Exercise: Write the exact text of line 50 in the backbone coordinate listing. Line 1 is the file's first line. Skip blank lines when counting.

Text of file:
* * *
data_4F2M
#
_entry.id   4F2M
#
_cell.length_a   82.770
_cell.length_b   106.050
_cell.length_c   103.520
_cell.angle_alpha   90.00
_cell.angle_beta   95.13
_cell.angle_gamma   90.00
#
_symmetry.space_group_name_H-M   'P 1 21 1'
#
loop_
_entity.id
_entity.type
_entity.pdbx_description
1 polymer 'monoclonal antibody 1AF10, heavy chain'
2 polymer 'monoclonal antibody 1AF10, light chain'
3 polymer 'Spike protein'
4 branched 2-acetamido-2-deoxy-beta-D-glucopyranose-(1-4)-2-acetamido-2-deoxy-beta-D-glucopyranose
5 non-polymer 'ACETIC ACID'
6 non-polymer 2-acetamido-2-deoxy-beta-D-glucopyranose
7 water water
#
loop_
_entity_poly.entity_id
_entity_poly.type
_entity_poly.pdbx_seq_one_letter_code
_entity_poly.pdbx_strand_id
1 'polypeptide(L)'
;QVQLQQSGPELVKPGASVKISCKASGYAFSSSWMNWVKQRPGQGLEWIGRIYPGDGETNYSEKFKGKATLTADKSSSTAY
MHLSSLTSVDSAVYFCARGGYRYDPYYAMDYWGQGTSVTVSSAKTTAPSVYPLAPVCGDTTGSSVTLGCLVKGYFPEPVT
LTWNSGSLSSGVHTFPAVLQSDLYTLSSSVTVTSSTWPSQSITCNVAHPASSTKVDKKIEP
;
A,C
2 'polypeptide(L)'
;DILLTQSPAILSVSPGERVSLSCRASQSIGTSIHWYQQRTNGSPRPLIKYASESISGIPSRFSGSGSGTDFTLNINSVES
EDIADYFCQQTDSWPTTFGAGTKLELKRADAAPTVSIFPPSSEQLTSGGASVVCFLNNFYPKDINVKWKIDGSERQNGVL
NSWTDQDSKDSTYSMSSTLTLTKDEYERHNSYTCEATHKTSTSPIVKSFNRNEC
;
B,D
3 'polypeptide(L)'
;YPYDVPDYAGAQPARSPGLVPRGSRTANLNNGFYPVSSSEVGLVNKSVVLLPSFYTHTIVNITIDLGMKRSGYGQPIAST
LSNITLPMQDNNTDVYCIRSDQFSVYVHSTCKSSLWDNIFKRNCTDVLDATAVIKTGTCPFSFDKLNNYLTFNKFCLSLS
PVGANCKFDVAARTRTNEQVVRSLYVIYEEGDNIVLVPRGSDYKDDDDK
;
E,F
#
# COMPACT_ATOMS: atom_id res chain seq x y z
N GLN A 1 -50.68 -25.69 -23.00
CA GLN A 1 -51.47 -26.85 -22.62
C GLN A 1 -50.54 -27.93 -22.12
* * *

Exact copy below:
# COMPACT_ATOMS: atom_id res chain seq x y z